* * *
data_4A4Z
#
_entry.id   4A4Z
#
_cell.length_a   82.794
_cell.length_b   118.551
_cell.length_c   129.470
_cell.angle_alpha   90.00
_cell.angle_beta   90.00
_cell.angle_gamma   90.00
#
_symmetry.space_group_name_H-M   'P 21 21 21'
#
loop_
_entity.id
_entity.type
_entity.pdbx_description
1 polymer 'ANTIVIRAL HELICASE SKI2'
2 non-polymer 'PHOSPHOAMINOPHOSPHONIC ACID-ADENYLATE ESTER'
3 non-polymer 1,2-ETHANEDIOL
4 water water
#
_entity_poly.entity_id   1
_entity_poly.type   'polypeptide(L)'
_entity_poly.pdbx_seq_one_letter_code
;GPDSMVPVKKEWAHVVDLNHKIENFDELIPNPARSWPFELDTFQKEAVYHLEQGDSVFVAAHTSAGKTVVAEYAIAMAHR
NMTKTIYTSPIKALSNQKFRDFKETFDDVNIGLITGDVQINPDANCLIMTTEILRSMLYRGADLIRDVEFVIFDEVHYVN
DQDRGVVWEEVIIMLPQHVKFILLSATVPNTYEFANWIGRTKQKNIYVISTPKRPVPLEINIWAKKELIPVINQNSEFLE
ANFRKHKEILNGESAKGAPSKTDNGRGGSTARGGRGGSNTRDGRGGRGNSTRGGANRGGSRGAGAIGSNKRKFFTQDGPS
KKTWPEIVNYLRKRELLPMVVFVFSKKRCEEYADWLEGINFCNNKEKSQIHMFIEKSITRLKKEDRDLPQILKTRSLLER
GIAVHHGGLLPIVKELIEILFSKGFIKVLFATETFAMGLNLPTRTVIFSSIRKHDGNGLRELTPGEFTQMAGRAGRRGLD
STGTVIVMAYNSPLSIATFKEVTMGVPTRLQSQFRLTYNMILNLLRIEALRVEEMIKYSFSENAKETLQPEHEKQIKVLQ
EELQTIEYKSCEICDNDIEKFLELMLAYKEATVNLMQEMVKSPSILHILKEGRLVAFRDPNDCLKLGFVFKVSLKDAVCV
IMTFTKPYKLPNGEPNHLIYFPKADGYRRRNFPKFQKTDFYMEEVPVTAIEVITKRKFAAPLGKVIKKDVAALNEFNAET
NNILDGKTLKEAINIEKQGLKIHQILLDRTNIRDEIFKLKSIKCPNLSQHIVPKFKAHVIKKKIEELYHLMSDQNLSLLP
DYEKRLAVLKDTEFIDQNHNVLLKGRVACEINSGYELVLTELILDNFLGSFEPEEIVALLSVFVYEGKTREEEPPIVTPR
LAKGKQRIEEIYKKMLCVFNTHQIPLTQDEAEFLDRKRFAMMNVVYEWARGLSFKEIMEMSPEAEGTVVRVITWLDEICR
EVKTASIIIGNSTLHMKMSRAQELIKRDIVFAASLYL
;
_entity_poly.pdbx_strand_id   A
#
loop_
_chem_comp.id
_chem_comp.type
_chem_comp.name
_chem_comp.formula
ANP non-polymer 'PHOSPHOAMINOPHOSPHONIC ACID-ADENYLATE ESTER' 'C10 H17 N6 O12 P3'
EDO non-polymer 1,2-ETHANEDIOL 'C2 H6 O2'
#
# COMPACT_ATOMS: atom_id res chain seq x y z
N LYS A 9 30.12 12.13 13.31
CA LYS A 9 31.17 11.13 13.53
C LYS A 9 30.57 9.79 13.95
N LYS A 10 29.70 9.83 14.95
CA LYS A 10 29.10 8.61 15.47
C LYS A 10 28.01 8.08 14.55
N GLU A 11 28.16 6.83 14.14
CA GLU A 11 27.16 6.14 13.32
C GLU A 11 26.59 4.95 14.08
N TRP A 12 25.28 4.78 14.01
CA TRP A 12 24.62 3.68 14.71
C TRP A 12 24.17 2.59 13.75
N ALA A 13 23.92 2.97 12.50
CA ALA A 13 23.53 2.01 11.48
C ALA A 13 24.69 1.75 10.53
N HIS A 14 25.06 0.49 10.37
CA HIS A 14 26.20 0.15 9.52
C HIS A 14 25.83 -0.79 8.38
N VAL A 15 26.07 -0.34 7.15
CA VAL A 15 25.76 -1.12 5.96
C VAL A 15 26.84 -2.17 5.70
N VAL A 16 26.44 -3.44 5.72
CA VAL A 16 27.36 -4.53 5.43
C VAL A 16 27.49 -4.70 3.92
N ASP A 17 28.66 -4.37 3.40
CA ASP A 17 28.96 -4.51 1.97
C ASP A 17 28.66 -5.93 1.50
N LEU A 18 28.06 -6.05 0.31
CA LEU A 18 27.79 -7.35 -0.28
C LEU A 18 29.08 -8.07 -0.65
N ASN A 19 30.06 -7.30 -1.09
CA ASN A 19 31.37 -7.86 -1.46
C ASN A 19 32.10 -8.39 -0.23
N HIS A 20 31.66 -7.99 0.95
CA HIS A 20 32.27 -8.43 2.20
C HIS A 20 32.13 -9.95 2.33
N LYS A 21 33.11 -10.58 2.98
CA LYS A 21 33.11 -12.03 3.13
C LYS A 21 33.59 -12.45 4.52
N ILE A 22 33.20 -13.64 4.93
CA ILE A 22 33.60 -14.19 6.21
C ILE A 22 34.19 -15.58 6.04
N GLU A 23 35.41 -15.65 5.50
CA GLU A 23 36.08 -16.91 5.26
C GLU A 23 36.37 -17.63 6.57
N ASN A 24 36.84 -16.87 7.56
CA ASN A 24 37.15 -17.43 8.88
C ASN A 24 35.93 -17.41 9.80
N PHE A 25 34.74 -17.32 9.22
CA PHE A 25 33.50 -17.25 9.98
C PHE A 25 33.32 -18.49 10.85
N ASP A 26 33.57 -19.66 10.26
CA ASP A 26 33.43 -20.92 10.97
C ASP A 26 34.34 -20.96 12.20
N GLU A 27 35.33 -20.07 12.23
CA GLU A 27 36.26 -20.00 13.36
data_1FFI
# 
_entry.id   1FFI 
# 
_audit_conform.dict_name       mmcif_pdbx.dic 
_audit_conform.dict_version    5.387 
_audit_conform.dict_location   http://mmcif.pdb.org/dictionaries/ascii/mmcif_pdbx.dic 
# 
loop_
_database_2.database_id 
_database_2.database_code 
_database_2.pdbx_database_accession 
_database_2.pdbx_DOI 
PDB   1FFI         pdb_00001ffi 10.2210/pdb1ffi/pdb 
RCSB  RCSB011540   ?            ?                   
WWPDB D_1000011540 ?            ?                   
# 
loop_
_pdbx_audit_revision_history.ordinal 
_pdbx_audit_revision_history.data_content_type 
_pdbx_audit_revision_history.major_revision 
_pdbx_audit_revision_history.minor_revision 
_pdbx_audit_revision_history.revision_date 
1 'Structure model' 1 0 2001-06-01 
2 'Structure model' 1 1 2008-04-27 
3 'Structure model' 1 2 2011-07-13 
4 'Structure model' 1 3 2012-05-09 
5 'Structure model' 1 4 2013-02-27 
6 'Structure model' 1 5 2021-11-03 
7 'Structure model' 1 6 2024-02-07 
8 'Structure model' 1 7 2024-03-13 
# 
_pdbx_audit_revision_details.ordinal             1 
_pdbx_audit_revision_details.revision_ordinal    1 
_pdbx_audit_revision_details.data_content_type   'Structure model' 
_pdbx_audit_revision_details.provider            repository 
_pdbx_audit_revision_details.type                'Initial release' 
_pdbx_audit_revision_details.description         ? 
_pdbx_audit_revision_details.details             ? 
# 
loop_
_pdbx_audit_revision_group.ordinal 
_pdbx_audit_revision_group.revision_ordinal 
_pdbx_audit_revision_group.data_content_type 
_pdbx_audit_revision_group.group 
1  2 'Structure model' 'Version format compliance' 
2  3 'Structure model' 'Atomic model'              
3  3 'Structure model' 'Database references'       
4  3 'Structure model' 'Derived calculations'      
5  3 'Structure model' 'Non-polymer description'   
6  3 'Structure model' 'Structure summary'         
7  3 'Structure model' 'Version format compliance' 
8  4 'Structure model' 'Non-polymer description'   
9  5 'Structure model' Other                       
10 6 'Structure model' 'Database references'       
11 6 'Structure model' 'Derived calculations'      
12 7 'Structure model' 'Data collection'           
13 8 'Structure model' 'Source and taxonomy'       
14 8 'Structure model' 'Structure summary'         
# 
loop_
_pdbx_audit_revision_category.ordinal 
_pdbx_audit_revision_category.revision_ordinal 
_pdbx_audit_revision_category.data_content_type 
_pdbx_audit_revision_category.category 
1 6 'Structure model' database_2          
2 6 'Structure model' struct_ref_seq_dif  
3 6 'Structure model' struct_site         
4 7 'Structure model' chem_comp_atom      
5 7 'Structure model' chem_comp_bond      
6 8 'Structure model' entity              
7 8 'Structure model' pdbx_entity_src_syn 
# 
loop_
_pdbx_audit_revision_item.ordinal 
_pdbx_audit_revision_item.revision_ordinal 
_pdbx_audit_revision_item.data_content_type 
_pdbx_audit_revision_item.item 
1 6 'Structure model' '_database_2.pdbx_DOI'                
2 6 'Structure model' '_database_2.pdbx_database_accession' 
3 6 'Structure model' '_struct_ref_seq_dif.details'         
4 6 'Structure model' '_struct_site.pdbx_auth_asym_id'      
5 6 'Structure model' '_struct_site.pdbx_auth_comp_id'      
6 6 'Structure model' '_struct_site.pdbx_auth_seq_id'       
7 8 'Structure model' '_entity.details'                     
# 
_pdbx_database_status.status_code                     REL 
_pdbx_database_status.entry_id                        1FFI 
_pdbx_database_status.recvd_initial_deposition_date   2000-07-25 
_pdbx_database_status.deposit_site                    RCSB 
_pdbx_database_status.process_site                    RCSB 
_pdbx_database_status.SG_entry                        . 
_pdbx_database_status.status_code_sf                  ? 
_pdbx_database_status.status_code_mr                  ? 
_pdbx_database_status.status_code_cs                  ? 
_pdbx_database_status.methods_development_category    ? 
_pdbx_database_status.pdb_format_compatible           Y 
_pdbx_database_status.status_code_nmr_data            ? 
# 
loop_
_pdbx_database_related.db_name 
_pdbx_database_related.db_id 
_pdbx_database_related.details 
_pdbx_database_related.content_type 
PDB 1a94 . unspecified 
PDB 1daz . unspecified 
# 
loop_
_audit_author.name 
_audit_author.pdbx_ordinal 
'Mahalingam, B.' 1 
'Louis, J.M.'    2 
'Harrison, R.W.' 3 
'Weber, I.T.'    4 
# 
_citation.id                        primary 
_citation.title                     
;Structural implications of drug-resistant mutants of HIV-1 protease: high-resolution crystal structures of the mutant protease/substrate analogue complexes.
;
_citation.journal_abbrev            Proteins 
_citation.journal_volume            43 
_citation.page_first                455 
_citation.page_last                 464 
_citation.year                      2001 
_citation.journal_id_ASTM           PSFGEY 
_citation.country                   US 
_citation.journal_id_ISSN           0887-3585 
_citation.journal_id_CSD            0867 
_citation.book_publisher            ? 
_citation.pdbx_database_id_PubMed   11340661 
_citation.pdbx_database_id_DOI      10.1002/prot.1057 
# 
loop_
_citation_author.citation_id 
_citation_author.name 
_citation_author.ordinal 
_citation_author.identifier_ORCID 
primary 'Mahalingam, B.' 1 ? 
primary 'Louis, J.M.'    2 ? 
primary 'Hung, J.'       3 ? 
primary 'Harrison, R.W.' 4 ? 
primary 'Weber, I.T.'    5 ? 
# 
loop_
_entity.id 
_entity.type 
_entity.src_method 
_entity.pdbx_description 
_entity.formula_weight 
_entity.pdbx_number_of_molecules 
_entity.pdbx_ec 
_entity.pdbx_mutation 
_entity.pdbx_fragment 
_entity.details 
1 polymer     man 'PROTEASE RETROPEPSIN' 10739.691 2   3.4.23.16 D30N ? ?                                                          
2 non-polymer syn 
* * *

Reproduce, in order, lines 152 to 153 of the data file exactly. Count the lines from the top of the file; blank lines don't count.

1  2 'Structure model' 'Version format compliance' 
2  3 'Structure model' 'Atomic model'              